Wednesday, August 22, 2018

Leah Franqui

Leah Franqui is a graduate of Yale University and received an MFA at NYU-Tisch. She is a playwright and the recipient of the 2013 Goldberg Playwriting Award, and also wrote a web series for which she received the Alfred Sloan Foundation Screenwriting award. A Puerto Rican-Jewish Philadelphia native, Franqui lives with her Kolkata-born husband in Mumbai.

Her debut novel is America for Beginners.

Recently I asked Franqui about what she was reading. Her reply:
Right now, I’m reading a novel called The Essex Serpent, which is not really in my normal style of things I love, but I am totally in love with it. It’s about a widow who is thrilled about her widowhood in late Victorian England, who hears about this mysterious animal, a serpent, terrorizing a small fishing village in Sussex, and so she takes her little household with her to investigate. Once there, she meets a preacher who she recognizes as, on some level, her soul’s true companion, and what follows is a fascinating study in love, in all its forms, and belief, in all its madness.

I think what I really like about this novel is the way it is both lush and spare in its description. The pieces of people that it gives its reader are so rich and complete but contained, and while I wanted more, I always want more, I also understood these people in a way that felt so fundamental. When thinking about her painful marriage, Cora, the widow, talks about how her husband told her about a form of Japanese pottery in which you break the piece, and then weld it back together in gold, and that’s what he wants to do to her, and you know, from that alone, what kind of person he was, what kind of hell their marriage was. The deftness which which the writer picks out the details that give you a whole world underneath, that’s a kind of restraint that I envy.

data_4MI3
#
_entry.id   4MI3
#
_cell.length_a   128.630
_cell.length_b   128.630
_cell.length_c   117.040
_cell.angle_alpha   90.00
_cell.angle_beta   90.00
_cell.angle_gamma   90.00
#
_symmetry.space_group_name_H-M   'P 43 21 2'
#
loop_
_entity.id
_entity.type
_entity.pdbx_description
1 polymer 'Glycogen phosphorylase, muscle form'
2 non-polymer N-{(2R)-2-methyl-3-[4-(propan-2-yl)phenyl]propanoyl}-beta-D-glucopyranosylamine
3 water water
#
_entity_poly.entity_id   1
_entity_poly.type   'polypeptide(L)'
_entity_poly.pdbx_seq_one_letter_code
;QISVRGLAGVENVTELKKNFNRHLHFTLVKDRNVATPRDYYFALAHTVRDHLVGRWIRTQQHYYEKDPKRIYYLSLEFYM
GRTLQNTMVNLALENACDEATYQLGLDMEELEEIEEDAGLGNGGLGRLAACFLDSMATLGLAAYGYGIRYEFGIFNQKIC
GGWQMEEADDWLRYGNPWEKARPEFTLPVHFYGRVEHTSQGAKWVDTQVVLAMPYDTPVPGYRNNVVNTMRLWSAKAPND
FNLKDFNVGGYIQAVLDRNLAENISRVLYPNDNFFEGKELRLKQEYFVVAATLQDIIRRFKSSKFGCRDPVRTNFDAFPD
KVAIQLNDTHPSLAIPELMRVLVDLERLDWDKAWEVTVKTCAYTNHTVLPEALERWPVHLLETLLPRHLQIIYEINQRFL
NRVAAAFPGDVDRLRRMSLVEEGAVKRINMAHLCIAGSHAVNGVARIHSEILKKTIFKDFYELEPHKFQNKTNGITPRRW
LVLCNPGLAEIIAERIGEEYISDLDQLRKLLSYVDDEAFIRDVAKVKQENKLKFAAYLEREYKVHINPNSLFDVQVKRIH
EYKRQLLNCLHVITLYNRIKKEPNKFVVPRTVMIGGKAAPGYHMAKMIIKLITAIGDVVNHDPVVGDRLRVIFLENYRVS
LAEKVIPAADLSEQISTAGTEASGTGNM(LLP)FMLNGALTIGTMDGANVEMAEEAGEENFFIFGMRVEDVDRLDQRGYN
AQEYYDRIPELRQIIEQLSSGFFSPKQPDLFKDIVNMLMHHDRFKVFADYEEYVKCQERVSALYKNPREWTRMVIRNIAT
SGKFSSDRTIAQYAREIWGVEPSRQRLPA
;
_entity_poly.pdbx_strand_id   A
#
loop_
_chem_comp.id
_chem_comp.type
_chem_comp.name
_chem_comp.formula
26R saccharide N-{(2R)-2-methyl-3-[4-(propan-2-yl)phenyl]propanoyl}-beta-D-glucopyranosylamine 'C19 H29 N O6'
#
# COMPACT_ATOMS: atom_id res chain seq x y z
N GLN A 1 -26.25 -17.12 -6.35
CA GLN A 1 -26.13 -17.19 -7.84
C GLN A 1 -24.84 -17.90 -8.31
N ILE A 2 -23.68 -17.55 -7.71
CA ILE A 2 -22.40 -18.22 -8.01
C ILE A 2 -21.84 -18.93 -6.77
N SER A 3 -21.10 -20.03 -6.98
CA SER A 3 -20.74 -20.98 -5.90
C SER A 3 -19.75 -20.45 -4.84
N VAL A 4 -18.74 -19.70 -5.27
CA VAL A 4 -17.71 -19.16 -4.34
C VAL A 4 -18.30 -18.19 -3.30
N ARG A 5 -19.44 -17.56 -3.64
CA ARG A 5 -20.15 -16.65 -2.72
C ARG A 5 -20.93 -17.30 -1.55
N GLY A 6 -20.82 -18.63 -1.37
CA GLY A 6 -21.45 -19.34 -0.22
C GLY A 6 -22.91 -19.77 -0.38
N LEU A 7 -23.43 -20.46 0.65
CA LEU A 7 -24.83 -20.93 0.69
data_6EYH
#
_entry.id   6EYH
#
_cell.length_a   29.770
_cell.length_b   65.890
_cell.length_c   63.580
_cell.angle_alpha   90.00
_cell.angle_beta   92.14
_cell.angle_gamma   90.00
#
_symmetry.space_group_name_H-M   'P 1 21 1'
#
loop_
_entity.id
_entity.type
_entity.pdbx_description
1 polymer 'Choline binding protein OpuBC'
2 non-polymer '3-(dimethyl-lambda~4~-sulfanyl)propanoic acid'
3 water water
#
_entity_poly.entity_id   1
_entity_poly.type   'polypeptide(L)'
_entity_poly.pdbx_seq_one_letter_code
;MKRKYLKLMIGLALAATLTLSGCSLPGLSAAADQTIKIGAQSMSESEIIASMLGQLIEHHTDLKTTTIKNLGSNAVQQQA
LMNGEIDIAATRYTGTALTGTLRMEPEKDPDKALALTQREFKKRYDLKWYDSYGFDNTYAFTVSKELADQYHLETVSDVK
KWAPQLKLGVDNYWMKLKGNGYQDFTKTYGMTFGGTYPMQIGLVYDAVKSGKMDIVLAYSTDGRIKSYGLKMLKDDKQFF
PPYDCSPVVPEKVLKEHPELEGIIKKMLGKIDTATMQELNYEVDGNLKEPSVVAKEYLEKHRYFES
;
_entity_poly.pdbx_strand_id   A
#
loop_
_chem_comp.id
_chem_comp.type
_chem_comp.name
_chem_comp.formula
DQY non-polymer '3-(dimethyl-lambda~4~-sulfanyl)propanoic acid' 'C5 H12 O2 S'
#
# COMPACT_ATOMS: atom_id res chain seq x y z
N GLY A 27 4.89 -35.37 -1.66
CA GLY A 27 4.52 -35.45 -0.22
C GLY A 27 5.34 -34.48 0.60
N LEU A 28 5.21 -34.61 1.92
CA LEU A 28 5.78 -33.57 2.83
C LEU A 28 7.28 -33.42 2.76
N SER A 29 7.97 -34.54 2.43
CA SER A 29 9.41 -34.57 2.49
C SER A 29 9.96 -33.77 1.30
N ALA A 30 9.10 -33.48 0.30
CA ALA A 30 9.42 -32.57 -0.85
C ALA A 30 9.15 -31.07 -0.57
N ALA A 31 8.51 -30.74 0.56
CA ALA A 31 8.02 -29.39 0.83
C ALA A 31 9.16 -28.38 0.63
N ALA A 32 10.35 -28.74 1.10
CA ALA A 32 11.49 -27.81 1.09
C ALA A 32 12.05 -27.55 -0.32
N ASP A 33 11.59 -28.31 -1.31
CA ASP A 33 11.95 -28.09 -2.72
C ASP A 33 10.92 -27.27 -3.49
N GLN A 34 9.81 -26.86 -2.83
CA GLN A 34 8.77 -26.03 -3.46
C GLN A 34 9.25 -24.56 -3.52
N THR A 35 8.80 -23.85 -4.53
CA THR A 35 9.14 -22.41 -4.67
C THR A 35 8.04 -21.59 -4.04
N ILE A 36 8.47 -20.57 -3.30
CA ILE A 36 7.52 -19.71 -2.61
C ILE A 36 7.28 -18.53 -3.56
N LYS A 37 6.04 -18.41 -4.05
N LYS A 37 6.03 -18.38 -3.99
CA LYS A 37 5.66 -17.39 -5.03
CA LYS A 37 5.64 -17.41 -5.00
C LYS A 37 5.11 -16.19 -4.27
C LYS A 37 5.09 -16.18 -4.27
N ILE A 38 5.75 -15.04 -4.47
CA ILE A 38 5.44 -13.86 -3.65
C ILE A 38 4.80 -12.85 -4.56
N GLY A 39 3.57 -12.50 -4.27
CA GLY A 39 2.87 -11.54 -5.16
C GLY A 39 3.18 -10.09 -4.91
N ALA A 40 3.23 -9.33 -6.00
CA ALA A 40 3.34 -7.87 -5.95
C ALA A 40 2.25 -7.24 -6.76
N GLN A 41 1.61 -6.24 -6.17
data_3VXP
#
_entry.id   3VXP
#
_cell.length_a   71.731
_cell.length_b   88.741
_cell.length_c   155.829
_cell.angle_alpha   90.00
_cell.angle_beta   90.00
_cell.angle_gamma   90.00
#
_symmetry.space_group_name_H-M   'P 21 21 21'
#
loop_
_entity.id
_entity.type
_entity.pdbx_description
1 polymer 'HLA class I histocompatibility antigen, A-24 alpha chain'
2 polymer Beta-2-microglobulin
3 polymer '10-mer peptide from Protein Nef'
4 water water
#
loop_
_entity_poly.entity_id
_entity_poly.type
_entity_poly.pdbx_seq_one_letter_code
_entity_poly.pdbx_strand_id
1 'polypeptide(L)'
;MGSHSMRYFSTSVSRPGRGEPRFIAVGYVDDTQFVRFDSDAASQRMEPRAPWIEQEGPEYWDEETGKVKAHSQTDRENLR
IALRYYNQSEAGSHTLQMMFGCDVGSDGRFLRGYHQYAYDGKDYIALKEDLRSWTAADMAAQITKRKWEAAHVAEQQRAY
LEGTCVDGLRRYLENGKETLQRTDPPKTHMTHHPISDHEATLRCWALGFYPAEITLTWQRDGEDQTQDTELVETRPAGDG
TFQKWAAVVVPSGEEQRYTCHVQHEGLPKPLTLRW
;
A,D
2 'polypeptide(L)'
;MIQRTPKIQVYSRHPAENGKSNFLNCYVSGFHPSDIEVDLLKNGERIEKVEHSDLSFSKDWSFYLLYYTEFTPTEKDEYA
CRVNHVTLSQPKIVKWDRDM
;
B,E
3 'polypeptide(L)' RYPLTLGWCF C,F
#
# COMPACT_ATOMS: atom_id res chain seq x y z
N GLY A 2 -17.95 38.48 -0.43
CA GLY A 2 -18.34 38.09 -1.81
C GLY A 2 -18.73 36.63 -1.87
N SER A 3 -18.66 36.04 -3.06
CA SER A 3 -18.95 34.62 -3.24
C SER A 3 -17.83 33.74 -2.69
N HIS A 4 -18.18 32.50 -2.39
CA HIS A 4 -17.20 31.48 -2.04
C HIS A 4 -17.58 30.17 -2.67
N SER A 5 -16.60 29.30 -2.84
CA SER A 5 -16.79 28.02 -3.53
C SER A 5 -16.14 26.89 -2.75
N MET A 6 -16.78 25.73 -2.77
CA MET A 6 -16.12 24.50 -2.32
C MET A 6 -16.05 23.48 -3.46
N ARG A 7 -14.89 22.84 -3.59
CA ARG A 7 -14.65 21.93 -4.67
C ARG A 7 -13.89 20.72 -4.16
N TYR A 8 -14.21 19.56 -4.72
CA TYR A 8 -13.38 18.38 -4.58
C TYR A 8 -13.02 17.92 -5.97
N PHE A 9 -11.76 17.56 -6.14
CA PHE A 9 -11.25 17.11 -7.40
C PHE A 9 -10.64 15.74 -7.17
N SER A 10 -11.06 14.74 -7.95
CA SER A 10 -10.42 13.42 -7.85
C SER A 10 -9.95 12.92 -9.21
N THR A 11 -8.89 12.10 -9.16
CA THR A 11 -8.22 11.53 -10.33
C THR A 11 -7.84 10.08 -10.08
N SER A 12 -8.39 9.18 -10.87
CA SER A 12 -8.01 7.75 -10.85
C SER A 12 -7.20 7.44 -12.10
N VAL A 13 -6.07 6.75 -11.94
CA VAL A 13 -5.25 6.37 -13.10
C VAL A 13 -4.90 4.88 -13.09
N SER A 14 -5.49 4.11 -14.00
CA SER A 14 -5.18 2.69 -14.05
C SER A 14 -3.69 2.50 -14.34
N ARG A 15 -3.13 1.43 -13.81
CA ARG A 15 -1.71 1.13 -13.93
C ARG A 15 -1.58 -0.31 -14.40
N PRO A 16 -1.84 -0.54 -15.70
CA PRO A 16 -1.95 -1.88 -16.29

A lot of people talked about this book saying that it really sounds like it was written in another age but I honestly think it’s one of the most modern things I’ve read because it looks at history through this like, modern cheesecloth, straining out certain things, showing us the things that make sense to us and upset us here and now. It’s moving through all these lenses of time and commentary and it challenges so many of the ideas we have about Victorian life as this thing divorced from earthiness, from wildness, and from folklore and superstition. It’s a novel with mystery, and even menace, but it’s so rich in humanity and the workings of the human mind as well. There is something intoxicating about it, and I love it.
Visit Leah Franqui's website.

--Marshal Zeringue